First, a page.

Bartee added that her establishment was targeting to be “an upscale type of venue” but didn’t feel the dress code discriminated against anyone because of race or ethnicity.

This problem of dress codes isn't geographically isolated in the mid-western states, but affects nearly every state where Black people reside and wish to enjoy a beverage:

On a blustery Saturday night, the usual line of 20-somethings was missing from in front of Peabody's, the Virginia Beach club.

Instead, small knots of people approached the doorman waiting outside on a stool.

When a young white guy accompanied by two women walked up, the doorman looked at him and his black football jersey, jeans and sneakers. He was rejected.

"This is the fifth place I've been turned away from tonight!" he told his friends.

It's common knowledge among clubgoers that Peabody's has a tight dress code.

Some people have speculated that the policy there and at many other clubs might be a subtle ways of discriminating against black people. Club owners, however, say the dress codes weed out patrons who might cause trouble and, in turn, harm their customers and their business.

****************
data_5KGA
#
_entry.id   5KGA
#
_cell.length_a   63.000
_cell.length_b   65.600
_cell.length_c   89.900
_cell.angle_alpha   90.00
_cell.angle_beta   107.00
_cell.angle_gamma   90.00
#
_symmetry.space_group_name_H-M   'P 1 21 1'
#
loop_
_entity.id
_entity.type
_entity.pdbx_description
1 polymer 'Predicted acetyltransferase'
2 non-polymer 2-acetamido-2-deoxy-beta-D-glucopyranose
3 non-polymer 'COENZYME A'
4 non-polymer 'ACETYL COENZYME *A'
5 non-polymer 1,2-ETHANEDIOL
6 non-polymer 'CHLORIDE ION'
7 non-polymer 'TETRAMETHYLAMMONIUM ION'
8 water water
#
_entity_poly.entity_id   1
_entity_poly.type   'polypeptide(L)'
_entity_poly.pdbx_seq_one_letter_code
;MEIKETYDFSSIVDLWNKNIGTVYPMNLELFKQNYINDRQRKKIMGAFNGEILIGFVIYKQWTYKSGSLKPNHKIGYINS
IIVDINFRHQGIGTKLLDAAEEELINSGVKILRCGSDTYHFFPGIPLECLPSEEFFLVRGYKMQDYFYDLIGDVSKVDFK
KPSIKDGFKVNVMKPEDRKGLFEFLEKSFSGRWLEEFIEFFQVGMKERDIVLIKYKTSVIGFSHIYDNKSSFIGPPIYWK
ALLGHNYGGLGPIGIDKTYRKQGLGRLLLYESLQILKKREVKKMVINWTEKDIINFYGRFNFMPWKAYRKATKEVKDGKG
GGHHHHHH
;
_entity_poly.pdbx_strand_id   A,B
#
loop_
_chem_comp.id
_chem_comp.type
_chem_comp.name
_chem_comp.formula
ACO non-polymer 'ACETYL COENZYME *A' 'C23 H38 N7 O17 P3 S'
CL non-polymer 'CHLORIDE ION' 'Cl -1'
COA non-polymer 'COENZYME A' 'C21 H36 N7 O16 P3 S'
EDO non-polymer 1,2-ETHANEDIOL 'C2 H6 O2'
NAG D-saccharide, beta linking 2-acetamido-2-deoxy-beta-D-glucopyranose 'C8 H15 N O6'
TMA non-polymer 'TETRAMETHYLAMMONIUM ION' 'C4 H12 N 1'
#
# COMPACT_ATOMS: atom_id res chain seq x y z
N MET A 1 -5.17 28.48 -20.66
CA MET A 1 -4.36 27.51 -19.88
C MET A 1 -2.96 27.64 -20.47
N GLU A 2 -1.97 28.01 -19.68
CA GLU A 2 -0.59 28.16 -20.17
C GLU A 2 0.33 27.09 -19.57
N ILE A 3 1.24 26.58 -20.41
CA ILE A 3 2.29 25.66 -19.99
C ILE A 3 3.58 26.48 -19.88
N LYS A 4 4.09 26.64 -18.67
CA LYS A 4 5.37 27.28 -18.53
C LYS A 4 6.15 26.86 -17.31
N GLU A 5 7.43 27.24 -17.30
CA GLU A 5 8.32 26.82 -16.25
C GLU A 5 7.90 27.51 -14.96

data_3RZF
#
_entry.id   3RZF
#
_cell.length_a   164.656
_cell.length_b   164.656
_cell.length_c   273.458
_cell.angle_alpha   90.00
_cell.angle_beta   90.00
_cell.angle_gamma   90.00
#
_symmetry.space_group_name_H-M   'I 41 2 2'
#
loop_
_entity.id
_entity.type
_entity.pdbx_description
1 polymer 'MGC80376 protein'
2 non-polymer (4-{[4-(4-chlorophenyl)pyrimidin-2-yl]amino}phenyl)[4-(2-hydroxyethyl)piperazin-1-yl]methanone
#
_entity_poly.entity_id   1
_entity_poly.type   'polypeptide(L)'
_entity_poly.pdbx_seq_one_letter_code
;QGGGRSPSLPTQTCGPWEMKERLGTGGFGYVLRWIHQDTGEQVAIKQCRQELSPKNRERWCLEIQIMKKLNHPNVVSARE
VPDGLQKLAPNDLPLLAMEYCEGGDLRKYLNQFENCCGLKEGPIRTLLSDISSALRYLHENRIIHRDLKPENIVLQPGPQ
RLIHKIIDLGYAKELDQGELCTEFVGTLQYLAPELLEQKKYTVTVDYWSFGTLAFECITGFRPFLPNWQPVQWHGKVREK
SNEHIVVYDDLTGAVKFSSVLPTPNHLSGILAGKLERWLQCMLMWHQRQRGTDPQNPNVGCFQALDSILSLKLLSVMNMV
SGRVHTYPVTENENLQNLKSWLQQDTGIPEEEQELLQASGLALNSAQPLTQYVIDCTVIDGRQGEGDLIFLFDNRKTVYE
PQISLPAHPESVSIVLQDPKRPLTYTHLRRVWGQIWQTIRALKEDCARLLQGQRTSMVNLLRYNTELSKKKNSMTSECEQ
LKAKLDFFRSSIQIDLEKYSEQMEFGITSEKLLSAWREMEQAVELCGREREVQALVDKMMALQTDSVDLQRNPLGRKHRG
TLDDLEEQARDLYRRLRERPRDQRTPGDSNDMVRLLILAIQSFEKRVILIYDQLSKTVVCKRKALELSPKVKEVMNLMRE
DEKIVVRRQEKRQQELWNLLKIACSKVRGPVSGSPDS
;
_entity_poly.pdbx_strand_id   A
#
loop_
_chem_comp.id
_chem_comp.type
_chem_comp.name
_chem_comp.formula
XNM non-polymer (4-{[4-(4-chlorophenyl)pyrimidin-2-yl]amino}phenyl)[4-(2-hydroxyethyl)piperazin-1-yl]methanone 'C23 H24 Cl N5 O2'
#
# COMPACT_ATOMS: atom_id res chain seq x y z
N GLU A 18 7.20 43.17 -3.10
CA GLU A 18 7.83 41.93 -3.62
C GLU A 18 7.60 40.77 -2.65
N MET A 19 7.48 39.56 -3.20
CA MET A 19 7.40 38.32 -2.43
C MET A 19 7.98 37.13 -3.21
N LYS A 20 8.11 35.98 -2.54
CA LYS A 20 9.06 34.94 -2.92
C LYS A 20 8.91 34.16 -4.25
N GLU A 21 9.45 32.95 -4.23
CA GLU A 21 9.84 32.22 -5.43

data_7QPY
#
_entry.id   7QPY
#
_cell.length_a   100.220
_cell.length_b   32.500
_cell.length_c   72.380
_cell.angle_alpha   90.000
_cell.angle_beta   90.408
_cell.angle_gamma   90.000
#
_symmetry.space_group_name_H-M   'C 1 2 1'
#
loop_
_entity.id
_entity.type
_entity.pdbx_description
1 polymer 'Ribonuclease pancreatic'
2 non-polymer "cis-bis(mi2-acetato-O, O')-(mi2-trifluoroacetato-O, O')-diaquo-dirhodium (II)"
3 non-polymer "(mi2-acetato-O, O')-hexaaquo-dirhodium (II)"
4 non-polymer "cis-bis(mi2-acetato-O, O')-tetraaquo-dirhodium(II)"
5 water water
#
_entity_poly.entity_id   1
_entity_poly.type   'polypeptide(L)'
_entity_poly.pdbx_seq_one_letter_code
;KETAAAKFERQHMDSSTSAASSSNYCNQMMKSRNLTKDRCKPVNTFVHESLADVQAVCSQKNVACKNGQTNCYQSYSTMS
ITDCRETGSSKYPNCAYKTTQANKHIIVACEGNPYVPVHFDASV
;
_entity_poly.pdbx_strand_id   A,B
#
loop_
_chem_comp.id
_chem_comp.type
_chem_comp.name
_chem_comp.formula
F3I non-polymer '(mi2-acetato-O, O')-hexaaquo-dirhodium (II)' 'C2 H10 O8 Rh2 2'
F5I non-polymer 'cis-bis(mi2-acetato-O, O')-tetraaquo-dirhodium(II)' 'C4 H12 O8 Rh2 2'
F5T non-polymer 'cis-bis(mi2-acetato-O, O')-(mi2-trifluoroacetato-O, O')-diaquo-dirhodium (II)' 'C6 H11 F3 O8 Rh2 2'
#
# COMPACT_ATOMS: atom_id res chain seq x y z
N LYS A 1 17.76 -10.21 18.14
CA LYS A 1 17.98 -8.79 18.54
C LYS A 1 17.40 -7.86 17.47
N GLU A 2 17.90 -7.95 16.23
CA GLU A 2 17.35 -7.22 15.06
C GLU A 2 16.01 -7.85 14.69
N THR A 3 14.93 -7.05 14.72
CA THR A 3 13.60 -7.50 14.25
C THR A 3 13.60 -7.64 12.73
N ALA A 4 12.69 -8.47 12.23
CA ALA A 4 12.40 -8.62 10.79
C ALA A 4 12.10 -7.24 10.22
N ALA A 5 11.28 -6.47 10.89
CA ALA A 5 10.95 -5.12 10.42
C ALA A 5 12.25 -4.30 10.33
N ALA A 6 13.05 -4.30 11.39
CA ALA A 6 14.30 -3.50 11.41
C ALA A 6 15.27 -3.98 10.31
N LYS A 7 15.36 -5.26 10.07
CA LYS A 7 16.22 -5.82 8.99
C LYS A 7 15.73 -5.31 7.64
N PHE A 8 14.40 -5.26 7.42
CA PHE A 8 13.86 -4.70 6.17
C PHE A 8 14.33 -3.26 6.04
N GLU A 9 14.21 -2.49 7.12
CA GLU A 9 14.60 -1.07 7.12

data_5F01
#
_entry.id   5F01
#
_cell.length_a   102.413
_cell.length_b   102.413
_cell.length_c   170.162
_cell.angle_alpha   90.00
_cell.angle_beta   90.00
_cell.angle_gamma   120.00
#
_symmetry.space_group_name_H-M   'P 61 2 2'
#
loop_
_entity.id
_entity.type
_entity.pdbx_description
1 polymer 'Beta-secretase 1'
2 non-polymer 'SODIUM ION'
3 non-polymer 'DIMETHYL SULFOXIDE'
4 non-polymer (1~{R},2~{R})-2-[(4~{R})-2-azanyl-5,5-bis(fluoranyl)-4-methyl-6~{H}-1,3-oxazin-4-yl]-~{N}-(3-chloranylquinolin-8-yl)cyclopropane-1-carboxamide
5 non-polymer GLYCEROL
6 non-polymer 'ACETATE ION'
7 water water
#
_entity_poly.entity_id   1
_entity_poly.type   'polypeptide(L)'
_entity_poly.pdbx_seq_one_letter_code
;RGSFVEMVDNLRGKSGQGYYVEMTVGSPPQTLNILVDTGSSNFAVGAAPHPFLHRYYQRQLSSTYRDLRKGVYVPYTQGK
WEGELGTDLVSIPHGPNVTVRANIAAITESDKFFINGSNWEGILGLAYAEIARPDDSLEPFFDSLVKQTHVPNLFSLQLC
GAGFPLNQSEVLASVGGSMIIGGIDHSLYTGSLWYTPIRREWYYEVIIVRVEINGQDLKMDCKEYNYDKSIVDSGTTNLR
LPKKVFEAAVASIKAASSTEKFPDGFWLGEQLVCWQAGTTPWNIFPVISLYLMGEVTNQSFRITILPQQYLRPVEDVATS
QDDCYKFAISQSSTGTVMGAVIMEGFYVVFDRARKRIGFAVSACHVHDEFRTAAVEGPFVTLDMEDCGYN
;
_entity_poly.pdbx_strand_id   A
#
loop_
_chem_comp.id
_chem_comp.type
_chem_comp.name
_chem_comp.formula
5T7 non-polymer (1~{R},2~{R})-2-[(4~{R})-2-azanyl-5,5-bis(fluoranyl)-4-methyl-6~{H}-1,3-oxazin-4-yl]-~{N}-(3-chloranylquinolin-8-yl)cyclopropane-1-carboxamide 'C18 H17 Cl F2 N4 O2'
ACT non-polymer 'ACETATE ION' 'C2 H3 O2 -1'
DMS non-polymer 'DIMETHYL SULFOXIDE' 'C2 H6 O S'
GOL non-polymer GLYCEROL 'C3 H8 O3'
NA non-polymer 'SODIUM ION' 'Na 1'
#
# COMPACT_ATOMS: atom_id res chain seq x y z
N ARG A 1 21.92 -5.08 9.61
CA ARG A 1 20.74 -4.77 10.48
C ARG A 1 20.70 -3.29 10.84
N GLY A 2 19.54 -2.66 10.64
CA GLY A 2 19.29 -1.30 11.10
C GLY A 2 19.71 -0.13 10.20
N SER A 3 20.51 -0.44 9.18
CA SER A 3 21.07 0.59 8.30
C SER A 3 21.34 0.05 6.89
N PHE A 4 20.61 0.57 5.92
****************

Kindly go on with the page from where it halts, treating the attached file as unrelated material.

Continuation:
White patrons say they're often turned away, too, and some black patrons agree with the policies.

"Our policies keep people safe, and it has worked for eight or nine years," said Brandon Ramsey, one of Peabody's operating partners. "People can take that the wrong way. But Peabody's is a mixed crowd. We work hard so people can come here and have a good time."

The irony is that across Hampton Roads, the music thumping inside clubs is often hip-hop, which dominates the charts and lures large crowds to dance, yet club owners set up dress codes that target the "hip-hop look " - the baggy clothes, work boots, 'do rags and other markings.